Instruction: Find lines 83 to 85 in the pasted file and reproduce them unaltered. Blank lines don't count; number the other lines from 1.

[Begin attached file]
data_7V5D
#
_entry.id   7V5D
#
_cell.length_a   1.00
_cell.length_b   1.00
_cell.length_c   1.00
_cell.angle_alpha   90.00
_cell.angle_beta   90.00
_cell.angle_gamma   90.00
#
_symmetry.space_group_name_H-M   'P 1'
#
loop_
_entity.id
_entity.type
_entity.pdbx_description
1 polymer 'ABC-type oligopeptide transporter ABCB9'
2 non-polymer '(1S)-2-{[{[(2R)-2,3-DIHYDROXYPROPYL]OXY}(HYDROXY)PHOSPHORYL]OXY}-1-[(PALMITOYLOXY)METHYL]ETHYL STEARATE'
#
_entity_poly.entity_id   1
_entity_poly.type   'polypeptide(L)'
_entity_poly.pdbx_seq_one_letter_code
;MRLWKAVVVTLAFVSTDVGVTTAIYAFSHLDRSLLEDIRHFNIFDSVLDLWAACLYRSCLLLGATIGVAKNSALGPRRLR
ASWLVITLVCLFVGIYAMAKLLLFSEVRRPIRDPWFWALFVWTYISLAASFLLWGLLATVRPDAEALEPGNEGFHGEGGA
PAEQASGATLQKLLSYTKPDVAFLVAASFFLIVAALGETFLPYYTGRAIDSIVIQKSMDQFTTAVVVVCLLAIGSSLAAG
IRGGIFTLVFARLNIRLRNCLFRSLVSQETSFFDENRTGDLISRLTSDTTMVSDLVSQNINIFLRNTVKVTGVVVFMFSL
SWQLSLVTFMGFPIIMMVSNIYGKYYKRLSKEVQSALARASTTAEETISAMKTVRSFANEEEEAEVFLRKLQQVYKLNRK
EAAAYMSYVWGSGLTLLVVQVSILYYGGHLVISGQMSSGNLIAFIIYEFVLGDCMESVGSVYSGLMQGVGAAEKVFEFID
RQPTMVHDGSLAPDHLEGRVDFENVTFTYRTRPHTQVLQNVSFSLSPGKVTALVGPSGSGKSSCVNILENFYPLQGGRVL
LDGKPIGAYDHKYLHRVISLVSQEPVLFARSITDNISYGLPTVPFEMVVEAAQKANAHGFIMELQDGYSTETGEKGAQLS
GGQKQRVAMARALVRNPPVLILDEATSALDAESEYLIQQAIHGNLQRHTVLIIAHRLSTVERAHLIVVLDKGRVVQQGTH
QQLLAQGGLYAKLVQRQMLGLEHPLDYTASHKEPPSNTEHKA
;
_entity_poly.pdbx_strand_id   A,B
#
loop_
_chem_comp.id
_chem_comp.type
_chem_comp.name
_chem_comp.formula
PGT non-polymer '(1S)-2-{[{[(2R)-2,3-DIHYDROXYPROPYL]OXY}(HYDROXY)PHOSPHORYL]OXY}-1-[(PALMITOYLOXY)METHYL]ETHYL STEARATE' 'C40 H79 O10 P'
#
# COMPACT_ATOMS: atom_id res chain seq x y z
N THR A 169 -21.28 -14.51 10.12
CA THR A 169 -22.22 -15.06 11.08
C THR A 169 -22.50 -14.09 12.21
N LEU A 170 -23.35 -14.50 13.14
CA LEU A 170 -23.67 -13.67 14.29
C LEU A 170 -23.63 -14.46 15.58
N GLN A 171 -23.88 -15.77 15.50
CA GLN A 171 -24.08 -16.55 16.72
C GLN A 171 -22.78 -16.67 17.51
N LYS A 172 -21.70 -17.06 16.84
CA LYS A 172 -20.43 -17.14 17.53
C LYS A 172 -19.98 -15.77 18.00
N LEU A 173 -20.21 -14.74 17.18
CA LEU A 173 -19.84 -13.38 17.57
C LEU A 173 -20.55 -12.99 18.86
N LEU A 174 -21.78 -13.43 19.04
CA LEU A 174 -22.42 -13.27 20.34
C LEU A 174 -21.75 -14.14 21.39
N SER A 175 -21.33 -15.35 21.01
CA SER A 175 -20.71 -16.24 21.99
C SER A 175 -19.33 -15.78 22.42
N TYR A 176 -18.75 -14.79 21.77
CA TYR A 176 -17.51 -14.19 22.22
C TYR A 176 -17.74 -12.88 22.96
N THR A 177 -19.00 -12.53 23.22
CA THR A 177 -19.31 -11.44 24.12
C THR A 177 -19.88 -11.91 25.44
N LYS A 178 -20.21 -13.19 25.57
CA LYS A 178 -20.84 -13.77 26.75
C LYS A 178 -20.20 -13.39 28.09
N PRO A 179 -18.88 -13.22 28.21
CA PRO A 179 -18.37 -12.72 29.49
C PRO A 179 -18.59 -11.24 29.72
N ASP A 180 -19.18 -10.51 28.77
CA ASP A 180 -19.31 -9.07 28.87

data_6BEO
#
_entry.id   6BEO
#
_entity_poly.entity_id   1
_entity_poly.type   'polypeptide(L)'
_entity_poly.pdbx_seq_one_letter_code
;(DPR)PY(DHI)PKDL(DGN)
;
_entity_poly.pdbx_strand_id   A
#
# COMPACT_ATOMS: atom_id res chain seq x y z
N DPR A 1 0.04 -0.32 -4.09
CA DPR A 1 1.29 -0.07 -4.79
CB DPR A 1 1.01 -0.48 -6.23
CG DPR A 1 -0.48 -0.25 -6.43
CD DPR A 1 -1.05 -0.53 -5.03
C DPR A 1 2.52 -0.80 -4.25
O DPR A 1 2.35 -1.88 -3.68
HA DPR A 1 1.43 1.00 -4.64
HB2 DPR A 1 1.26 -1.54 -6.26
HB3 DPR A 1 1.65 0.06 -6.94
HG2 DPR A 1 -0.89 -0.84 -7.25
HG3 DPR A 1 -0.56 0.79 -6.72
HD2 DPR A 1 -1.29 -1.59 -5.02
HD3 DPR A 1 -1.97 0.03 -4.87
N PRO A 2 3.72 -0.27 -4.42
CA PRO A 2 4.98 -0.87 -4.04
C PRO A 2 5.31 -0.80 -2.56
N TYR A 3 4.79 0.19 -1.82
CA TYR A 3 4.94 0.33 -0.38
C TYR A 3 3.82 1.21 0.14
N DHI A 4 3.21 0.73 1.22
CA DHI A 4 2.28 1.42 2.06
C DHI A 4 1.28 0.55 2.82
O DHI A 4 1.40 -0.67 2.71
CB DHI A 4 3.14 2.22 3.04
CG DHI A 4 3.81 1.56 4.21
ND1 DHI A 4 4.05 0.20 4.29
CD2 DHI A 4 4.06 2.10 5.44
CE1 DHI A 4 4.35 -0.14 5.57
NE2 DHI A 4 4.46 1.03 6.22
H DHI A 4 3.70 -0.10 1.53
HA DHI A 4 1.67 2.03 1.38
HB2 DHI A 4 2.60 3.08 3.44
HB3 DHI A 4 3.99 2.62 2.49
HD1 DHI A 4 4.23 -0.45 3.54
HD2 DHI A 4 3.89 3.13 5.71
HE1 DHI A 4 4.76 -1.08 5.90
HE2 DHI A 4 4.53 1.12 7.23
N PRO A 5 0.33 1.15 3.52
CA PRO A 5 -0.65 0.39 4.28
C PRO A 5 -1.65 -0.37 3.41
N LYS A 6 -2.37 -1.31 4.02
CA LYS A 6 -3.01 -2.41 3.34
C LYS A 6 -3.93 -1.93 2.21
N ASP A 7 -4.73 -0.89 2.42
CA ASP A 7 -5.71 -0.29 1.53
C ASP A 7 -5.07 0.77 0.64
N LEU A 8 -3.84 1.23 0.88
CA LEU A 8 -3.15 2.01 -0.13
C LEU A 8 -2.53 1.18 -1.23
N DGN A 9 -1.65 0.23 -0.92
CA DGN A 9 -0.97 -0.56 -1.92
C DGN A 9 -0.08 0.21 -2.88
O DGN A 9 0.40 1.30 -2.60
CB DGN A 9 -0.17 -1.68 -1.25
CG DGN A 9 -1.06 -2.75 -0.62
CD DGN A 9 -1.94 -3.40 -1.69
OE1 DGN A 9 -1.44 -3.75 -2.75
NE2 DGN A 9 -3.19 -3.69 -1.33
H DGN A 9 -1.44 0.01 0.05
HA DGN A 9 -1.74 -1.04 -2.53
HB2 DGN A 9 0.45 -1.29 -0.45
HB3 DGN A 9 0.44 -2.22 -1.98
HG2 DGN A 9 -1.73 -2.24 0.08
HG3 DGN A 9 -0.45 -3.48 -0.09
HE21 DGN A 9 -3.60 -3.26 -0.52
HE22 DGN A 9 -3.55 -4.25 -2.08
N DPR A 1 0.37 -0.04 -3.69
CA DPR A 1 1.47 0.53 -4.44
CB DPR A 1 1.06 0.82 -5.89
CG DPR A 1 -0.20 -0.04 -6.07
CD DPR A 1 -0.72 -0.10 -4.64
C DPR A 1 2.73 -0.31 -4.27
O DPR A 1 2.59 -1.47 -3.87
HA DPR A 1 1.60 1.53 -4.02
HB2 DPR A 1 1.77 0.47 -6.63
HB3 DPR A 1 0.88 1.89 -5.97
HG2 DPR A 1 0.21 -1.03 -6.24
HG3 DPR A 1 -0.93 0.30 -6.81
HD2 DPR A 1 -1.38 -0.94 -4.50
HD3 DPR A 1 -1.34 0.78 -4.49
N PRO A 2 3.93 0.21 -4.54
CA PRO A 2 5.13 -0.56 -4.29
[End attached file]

#
_entity_poly.entity_id   1
_entity_poly.type   'polypeptide(L)'